The last time Edinburgh had a WordCamp was in 2012. I was fresh out of university and eager to meet members of the WordPress community.
I’d dabbled a bit with WordPress a few years before, but was keen to learn more and meet members of the local WP community. The weekend conference drew attendees from all over the UK.
The Edinburgh local WordPress group disbanded and reformed as the WordPress Edinburgh Meetup group.
And then they decided to put together a WordCamp… in 8 weeks. I didn’t think it could be done, but the organising team made it happen.
It took place on Saturday 24 November 2015.
Here’s my take on the day..
Mark Wilkinson – Beyond FTP
Following the introduction, I started my day with the code track and this talk from Mark on his method of building and deploying websites.
Tools and software Mark uses for development
MAMP for local development. (Mark uses a virtual hosts file to point his local server to
markwilkinson.dev rather than the standard
http://localhost:8888/ – clever!)
Git client Tower for version control ($69 for a license).
Staging site on the client’s server, to make sure the code runs smoothly on the production environment.
To synchronise the database data, either Interconnect.it’s Database Search & Replace Script (free) or WP Migrate DB Pro – currently $199 for a developer license. These make the process faster and avoid any issues with serialized data.
DeployHQ for full site deployment (from £6/month).
One tip: don’t put your
wp-config.php ifile n a public repository, unless you want to be a target for hackers!
Lots of tools to investigate then, plus an interesting insight into another developer’s process.
Slides link: Beyond FTP
Dave Green – Building Themes With The WordPress Customizer API
Dave explained how he’s had fun with the WordPress Customizer, which has been around since WordPress 3.4. It allows you to change options within your theme and see the changes in preview before you apply them.
It’s now part of Core, and theme developers are now required to move away from custom theme options panels to using the Customizer.
To get started with the Customizer API, you need:
/inc/folder in your WordPress theme
customizer.phpfile in that folder
- Code in your
functions.phpwhich references the
You then need to create sections, panels and controls.
Panels are the top-level containers which hold Sections. Controls live within the sections. It’s usual to group controls of a similar type in the same section e.g. heading controls.
You can’t add controls without putting them in a section or panel.
You save and validate data and allow preview mode through Settings. There are 2 save modes, Theme_Mod (recommended, unique to that theme) and Option (can be used by all themes/plugins).
Dave showed us an example of some customizations he’d implemented, where the user could type in text and see it immediately on the front end.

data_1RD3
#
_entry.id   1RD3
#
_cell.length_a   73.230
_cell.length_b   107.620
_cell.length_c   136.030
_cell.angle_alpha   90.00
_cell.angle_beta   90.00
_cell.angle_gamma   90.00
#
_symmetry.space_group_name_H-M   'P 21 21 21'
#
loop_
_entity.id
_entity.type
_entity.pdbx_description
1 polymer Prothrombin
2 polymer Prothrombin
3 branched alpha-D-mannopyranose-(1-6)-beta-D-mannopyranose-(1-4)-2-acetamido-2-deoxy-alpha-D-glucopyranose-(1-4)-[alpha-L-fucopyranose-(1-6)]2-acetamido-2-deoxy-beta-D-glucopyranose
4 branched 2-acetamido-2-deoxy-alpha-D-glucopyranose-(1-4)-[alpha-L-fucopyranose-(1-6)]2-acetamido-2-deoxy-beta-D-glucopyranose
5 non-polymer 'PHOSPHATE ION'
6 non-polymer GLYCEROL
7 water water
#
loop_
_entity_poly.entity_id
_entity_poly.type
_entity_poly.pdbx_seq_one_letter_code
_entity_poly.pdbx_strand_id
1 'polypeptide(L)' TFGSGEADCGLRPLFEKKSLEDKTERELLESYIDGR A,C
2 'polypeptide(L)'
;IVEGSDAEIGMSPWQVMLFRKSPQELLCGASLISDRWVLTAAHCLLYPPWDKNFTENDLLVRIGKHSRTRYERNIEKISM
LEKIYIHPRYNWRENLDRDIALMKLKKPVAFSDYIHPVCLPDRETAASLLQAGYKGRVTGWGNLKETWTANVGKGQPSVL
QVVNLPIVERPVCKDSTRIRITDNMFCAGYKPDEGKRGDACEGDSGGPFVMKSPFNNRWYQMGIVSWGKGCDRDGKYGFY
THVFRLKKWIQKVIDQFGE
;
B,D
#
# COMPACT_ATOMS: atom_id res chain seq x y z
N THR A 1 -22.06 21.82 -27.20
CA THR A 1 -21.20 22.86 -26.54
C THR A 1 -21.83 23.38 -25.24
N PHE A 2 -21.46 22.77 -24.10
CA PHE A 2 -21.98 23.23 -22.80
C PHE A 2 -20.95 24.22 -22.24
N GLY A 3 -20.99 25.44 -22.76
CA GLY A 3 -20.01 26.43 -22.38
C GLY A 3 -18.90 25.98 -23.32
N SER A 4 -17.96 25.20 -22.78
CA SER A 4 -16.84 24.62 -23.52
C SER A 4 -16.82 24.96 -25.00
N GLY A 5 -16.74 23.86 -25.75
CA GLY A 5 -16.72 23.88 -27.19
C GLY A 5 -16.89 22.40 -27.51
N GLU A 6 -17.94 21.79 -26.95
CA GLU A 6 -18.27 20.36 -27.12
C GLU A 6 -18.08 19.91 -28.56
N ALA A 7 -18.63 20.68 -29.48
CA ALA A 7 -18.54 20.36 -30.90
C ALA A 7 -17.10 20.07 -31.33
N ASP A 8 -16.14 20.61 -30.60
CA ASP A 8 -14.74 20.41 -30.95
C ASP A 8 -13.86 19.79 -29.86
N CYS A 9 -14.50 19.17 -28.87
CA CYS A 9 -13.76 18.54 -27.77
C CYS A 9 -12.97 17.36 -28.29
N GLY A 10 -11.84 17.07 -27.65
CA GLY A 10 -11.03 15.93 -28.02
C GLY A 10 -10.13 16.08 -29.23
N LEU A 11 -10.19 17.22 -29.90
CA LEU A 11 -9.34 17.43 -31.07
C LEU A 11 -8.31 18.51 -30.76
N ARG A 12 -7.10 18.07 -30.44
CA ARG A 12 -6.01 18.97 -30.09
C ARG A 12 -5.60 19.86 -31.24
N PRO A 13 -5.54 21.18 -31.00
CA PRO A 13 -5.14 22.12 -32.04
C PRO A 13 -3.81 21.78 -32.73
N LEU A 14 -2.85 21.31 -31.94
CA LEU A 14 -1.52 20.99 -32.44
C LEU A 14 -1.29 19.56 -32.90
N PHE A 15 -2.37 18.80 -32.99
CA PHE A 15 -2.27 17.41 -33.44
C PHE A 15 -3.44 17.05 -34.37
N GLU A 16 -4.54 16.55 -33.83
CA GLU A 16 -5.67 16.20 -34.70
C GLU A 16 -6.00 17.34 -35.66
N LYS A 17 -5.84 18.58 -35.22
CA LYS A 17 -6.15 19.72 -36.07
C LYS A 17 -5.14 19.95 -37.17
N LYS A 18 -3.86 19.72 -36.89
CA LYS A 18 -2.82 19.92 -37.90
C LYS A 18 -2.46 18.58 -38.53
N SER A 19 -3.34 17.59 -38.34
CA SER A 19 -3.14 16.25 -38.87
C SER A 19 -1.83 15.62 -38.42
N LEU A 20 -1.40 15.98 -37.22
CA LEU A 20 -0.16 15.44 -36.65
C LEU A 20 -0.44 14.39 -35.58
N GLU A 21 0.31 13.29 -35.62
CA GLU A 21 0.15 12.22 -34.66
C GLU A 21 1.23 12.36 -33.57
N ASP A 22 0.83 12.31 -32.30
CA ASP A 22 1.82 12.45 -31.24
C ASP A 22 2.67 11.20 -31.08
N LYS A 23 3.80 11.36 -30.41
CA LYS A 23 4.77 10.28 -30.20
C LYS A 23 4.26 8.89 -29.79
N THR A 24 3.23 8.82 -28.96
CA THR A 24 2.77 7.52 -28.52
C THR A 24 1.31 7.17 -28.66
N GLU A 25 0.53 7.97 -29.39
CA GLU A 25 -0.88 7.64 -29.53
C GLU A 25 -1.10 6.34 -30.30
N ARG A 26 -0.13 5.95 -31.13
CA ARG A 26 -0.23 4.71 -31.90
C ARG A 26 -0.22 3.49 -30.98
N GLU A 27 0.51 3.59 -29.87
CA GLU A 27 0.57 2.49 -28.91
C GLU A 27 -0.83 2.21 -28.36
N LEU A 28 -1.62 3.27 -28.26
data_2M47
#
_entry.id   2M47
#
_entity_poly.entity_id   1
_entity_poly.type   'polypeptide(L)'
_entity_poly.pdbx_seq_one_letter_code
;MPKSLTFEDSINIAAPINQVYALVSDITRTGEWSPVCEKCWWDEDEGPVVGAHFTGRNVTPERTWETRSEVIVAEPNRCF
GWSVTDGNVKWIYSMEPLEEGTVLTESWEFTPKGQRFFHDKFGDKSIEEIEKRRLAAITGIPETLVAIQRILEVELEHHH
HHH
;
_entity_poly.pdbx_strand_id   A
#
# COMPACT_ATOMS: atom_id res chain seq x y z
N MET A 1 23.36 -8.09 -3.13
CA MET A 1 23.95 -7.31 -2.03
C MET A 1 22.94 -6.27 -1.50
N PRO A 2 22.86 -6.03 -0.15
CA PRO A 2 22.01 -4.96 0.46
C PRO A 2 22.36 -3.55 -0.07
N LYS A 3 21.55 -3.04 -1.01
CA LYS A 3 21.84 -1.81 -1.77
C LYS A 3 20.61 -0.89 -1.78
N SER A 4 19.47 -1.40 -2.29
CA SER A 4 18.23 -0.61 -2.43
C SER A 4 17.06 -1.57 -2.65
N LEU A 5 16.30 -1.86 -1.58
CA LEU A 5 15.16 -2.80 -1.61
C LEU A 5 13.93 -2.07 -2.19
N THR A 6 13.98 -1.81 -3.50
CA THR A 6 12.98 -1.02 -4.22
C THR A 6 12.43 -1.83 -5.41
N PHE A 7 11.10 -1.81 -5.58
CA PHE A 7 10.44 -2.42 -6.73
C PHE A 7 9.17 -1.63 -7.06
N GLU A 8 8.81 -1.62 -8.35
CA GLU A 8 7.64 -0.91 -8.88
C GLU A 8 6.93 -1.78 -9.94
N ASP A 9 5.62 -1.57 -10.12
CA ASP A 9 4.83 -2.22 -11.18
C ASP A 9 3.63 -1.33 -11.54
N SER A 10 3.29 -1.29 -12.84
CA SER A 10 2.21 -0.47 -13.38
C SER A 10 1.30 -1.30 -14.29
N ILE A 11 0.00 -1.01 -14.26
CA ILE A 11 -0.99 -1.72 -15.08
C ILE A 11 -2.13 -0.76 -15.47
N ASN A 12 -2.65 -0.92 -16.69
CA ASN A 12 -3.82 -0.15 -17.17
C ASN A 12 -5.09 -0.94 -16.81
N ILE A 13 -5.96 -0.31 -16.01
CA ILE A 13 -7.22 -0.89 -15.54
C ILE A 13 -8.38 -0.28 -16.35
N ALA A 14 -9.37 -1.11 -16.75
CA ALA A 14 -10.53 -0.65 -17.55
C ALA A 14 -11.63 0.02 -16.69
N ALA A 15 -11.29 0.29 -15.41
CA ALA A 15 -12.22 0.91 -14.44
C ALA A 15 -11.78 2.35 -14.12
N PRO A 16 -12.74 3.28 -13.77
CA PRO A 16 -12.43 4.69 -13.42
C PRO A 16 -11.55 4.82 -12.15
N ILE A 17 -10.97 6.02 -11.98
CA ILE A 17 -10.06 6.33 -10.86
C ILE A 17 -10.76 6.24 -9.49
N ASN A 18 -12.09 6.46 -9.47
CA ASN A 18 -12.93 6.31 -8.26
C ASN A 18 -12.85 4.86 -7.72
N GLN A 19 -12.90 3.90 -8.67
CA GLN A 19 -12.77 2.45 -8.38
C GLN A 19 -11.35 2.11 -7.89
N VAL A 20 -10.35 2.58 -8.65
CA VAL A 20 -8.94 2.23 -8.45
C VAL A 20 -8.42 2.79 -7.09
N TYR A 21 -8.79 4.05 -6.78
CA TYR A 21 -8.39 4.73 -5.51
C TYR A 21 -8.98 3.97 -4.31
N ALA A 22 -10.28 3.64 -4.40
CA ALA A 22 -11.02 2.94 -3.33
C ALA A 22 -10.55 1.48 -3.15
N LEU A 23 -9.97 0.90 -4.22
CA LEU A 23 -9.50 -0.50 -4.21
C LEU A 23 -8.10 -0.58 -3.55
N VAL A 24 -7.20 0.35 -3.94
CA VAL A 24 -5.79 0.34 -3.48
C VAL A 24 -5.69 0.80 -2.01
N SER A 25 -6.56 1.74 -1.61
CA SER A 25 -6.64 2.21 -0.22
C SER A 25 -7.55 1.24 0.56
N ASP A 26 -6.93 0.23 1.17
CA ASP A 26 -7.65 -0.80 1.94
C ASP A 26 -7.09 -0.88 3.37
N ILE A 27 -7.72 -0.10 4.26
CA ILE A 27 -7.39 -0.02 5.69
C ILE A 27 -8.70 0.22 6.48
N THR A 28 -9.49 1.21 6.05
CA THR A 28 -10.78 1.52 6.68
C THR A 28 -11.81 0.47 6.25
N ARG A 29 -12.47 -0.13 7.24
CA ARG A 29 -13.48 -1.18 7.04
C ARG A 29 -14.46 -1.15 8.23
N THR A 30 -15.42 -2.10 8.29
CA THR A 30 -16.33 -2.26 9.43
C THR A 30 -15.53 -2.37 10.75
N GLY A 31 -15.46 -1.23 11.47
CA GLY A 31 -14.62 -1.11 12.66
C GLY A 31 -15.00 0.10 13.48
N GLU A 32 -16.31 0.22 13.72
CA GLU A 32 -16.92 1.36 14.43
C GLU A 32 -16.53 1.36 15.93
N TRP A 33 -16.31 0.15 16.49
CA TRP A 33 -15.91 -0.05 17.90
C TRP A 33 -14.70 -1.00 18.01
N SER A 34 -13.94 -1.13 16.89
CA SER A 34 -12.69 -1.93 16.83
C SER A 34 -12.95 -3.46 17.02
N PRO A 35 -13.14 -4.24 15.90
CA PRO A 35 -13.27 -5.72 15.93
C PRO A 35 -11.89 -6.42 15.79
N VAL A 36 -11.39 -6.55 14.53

Slides link: Building Themes With The WordPress Customizer API
Graham Armfield – Assistive Technology Demo
Graham demonstrated two programs to assist disabled web users:
- Dragon Naturally Speaking, an application for motor impaired users which allows you to control the computer screen by voice
- NVDA, a free screen reader for Windows for users with visual impairments
In terms of browser support, we learned that Dragon works best with Internet Explorer – support for the new Windows 10 browser Edge is not yet so strong. NVDA works optimally with Firefox. People with access needs don’t tend to use Chrome.
Dragon Naturally Speaking
Dragon requires a certain amount of training to master the program and for it to become accustomed to your voice.
Dragon has a lot of commands built in, including recognising application names (‘Open Microsoft Word’) and email addresses. It also has drag and drop support, though it’s very slow to use.
Fine-grained selection can be done using the Mouse Grid.
NVDA is controlled primarily by the keyboard. WebAIM have a useful list of NVDA keyboard shortcuts.
NVDA and other screen readers are improving at recognising updates to pages, though this depends on developers using
Graham showed us some examples of forms marked up well and badly to see how the technology handled them. In some cases it was impossible to access a form control or to select the desired option.
Modal windows also cause accessibility issues, as the
z-index of them is set so high the user can never access the form controls.
This was an eye-opening live demo. It was good to see what could (and couldn’t) be done with each program. I’ve had some practice with Dragon as I have a copy myself, but I haven’t mastered it.
Steven Jones – The Ultimate Guide To Image Optimization
After lunch, I chose to go with the Content track.
I was particularly interested in Steven’s talk as I’ve recently blogged about the importance of optimizing images for web. Having massive images on a site is common mistake for users to make.